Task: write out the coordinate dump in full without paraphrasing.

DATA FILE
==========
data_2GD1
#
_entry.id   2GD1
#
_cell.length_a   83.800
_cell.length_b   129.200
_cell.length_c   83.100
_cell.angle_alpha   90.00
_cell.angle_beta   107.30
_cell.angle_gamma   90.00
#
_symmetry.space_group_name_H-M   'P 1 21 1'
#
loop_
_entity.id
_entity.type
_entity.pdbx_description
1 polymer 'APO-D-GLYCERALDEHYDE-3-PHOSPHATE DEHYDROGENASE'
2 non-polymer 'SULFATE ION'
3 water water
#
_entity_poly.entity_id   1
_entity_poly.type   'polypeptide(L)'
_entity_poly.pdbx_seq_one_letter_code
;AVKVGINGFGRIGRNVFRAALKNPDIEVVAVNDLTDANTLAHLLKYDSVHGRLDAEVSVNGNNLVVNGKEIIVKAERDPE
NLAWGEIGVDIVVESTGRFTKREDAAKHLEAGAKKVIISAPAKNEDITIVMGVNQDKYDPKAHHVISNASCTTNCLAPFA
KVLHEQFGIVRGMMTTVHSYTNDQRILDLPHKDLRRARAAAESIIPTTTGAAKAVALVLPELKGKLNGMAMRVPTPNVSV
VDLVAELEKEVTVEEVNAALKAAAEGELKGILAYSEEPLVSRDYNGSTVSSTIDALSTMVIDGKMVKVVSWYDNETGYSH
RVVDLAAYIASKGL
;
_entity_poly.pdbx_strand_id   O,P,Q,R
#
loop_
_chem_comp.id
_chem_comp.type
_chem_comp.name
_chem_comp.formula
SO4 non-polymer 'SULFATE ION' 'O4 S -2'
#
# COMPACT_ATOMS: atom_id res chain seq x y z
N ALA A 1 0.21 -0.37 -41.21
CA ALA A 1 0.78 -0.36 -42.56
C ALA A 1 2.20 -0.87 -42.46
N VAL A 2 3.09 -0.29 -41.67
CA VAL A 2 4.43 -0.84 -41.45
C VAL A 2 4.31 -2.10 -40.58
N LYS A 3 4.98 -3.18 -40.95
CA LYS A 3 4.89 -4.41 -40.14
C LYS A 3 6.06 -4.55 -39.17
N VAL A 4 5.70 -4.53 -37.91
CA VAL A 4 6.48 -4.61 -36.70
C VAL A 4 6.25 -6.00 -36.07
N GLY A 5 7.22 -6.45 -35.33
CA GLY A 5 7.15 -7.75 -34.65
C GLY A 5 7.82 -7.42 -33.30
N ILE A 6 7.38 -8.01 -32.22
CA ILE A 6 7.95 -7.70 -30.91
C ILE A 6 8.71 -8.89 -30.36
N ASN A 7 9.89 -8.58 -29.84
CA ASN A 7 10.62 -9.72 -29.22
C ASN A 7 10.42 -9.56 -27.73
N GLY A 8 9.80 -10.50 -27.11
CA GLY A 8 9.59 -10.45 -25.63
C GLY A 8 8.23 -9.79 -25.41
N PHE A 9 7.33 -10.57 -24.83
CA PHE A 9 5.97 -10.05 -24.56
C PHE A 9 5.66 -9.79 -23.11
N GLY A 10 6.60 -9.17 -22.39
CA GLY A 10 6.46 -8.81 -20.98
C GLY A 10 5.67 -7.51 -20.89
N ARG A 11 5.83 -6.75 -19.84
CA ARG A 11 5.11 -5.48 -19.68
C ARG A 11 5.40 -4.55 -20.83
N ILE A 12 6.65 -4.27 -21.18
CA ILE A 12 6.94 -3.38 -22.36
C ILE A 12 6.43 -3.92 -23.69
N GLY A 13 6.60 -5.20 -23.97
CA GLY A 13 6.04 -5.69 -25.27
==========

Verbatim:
data_2GD1
#
_entry.id   2GD1
#
_cell.length_a   83.800
_cell.length_b   129.200
_cell.length_c   83.100
_cell.angle_alpha   90.00
_cell.angle_beta   107.30
_cell.angle_gamma   90.00
#
_symmetry.space_group_name_H-M   'P 1 21 1'
#
loop_
_entity.id
_entity.type
_entity.pdbx_description
1 polymer 'APO-D-GLYCERALDEHYDE-3-PHOSPHATE DEHYDROGENASE'
2 non-polymer 'SULFATE ION'
3 water water
#
_entity_poly.entity_id   1
_entity_poly.type   'polypeptide(L)'
_entity_poly.pdbx_seq_one_letter_code
;AVKVGINGFGRIGRNVFRAALKNPDIEVVAVNDLTDANTLAHLLKYDSVHGRLDAEVSVNGNNLVVNGKEIIVKAERDPE
NLAWGEIGVDIVVESTGRFTKREDAAKHLEAGAKKVIISAPAKNEDITIVMGVNQDKYDPKAHHVISNASCTTNCLAPFA
KVLHEQFGIVRGMMTTVHSYTNDQRILDLPHKDLRRARAAAESIIPTTTGAAKAVALVLPELKGKLNGMAMRVPTPNVSV
VDLVAELEKEVTVEEVNAALKAAAEGELKGILAYSEEPLVSRDYNGSTVSSTIDALSTMVIDGKMVKVVSWYDNETGYSH
RVVDLAAYIASKGL
;
_entity_poly.pdbx_strand_id   O,P,Q,R
#
loop_
_chem_comp.id
_chem_comp.type
_chem_comp.name
_chem_comp.formula
SO4 non-polymer 'SULFATE ION' 'O4 S -2'
#
# COMPACT_ATOMS: atom_id res chain seq x y z
N ALA A 1 0.21 -0.37 -41.21
CA ALA A 1 0.78 -0.36 -42.56
C ALA A 1 2.20 -0.87 -42.46
N VAL A 2 3.09 -0.29 -41.67
CA VAL A 2 4.43 -0.84 -41.45
C VAL A 2 4.31 -2.10 -40.58
N LYS A 3 4.98 -3.18 -40.95
CA LYS A 3 4.89 -4.41 -40.14
C LYS A 3 6.06 -4.55 -39.17
N VAL A 4 5.70 -4.53 -37.91
CA VAL A 4 6.48 -4.61 -36.70
C VAL A 4 6.25 -6.00 -36.07
N GLY A 5 7.22 -6.45 -35.33
CA GLY A 5 7.15 -7.75 -34.65
C GLY A 5 7.82 -7.42 -33.30
N ILE A 6 7.38 -8.01 -32.22
CA ILE A 6 7.95 -7.70 -30.91
C ILE A 6 8.71 -8.89 -30.36
N ASN A 7 9.89 -8.58 -29.84
CA ASN A 7 10.62 -9.72 -29.22
C ASN A 7 10.42 -9.56 -27.73
N GLY A 8 9.80 -10.50 -27.11
CA GLY A 8 9.59 -10.45 -25.63
C GLY A 8 8.23 -9.79 -25.41
N PHE A 9 7.33 -10.57 -24.83
CA PHE A 9 5.97 -10.05 -24.56
C PHE A 9 5.66 -9.79 -23.11
N GLY A 10 6.60 -9.17 -22.39
CA GLY A 10 6.46 -8.81 -20.98
C GLY A 10 5.67 -7.51 -20.89
N ARG A 11 5.83 -6.75 -19.84
CA ARG A 11 5.11 -5.48 -19.68
C ARG A 11 5.40 -4.55 -20.83
N ILE A 12 6.65 -4.27 -21.18
CA ILE A 12 6.94 -3.38 -22.36
C ILE A 12 6.43 -3.92 -23.69
N GLY A 13 6.60 -5.20 -23.97
CA GLY A 13 6.04 -5.69 -25.27